When I mentioned on my Facebook page I was going to New York City, someone asked me if I was going to take any pictures. Pictures? Whatever for? What could be more uninteresting than showing people photographs of somewhere they didn’t go? That’s like taking pictures of a great meal just before you eat it and saying, “See? That’s what a five-star meal looks like.”
Pictures are for the tourists. Just because I’m from Ohio and haven’t been to the big, bad city in over a decade doesn’t mean I have to act like a hick from the sticks. A native New Yorker can spot an out-of-towner from blocks away so why make it any more obvious? As soon as I opened my mouth they would know I’m not from around these parts.
It’s appropriate that all over the subway walls there are posters for the film Kick-Ass because New York kicks your ass good and hard. After only three days of pounding the pavement Vanessa limped home with swollen knees and me with a sore back. New York is a walking town. There’s a ton of traffic, but the best way to get around town is either on the bus, in a cab, by the subway or just plain hoofing it. At one point, frustrated by the cost of the airlines and those nickle-and-dime fees, my dear darling wife momentarily lost her freaking mind and suggested driving her 2001 Ford Windstar to New York. I just smiled sweetly and said, “You’ll be driving your damn self. I’m not going to add two days of driving to my three-day weekend and I got better sense to even TRY and deal with Manhattan traffic.”
Because New York is not for weenies, pussies, the sensitive or anyone who cannot stand having cab drivers zoom up behind you and JUST WHEN you think they’re going to plow in your bumper, zip around you while leaning on the horn because you’re slowing them down you friggin’ idiot!
I love this city but I could never live here. If I lived in New York City I’m sure I’d grow to hate it and I never want to hate New York. Everytime I go all I can think of us how much there is to do and that no matter how long I’m there it’s not going to be long enough to do even half the things we want to do. We said we wanted to go to a jazz club. But we didn’t because by Friday night we were plumb worn out from Thursday and Friday’s full plate. We wanted to get to the Museum of Modern Art. Didn’t get anywhere near it because we just flat-out didn’t have the time.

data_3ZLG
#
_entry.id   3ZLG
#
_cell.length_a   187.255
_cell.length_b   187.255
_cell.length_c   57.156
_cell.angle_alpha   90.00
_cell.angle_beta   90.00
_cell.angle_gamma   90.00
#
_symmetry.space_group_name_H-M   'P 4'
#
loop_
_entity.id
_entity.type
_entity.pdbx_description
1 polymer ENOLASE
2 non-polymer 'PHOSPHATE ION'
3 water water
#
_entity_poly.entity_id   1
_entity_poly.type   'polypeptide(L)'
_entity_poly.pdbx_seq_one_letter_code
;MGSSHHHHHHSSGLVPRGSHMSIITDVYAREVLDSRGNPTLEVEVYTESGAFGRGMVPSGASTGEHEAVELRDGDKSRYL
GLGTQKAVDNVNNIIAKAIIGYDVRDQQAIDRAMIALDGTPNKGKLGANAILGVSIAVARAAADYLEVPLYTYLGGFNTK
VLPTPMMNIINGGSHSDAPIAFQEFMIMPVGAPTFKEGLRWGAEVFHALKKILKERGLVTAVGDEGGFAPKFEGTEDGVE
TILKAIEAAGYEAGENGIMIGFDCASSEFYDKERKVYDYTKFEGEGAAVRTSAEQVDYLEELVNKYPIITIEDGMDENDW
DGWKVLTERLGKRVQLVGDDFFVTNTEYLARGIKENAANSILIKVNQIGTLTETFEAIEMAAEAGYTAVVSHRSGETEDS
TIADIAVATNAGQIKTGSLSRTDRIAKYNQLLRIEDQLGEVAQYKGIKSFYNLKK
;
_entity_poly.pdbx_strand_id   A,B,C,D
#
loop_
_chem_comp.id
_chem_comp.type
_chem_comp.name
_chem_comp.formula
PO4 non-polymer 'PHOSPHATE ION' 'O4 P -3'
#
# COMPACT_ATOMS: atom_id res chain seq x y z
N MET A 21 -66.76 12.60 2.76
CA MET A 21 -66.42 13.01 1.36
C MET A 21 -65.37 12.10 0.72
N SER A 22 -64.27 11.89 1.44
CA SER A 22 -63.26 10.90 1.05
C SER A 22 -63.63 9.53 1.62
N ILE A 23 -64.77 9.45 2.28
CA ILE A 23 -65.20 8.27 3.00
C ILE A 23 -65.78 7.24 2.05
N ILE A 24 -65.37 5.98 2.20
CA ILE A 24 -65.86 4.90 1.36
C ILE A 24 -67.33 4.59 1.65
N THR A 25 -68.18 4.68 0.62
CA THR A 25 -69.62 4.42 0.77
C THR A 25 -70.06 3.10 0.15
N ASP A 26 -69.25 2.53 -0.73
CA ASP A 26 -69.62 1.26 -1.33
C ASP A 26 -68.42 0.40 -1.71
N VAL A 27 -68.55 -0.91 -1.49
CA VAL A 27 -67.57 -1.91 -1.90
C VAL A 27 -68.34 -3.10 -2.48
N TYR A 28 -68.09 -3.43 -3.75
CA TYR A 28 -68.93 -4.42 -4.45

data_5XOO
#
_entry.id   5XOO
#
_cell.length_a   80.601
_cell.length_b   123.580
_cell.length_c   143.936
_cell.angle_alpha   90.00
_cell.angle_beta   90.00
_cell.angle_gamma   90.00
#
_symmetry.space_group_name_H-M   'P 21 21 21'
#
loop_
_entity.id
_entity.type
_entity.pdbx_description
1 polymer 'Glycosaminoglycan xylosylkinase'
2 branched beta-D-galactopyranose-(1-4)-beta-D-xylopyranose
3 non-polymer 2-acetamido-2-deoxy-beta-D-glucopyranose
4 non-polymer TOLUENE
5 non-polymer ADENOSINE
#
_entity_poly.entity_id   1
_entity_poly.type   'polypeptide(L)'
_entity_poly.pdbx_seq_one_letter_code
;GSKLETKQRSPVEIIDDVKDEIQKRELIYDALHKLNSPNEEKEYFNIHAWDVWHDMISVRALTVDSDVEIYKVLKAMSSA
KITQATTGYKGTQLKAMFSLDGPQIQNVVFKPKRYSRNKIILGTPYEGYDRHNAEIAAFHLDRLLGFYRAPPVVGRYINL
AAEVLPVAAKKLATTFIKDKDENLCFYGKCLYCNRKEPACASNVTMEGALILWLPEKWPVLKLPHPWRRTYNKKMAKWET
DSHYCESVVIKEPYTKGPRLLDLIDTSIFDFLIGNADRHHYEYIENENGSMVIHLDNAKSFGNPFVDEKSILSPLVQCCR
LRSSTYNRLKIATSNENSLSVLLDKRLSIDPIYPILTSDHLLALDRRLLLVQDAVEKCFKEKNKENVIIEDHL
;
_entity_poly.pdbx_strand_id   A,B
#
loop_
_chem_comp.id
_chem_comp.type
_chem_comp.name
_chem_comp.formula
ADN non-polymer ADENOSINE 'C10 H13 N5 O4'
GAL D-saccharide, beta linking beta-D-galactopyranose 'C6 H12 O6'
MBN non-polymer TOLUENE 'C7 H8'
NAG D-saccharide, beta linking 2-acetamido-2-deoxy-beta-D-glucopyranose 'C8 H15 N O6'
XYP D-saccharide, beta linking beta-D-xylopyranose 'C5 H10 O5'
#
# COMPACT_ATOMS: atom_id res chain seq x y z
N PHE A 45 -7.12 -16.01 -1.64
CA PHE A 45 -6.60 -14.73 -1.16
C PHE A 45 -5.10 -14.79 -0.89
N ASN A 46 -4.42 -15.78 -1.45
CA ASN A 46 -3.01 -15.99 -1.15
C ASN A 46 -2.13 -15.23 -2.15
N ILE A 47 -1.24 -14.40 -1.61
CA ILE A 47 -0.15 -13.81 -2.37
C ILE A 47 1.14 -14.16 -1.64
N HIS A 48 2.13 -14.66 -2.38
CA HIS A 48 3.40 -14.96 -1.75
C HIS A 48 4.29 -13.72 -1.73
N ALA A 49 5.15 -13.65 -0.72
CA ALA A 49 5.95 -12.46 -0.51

To “do” New York properly, I would need to hit the lottery and after about a month or so, I think I could say I’d taken a pretty big bite of the Big Apple. But since I don’t play the lottery and my luck at winning things has never been any good, I guess I’ll just have to settle for taking small nibbles in three or four day visits.
Our first night we caught Me’Shell NdegeOcello performing at a place called Joe’s Pub in the East Village. Me’shell is a helluva bass player whose musical output is wildly eclectic and a bit erratic. I loved her first two albums. (Plantation Lullabies, Peace Beyond Passion), liked her third (the painfully intimate Bitter) and have found her later albums pretty hit and miss and mostly missing for me. The irony that she’d be featuring songs from Bitter, which was new when we were last in New York in 1999 was not lost on me and besides, Me’Shell kicks ass live, so I was looking forward to catching the show.
The thing is we’d never been down to the East Village before and despite getting directions we got off the subway at least two or three stops too soon. Here we are in the 100 block of Lafayette Avenue and Joe’s Pub is in the 400’s. The show starts at midnight and it’s already 11:30 and unless we want to try to cover that distance in the dark in what appears to be some sort of Chinatown area from all the signs we can see, this is not looking good for us. Vanessa is pissed and she’s ready to hump the distance on foot. Later for that noise. Crime has dropped in New York but it’s still no place to be wandering around at night and especially not when you don’t know precisely where you are or where it is you’re trying to get to. I hail a cab and we make it to the pub with time to spare. Chalk one up for the visiting team.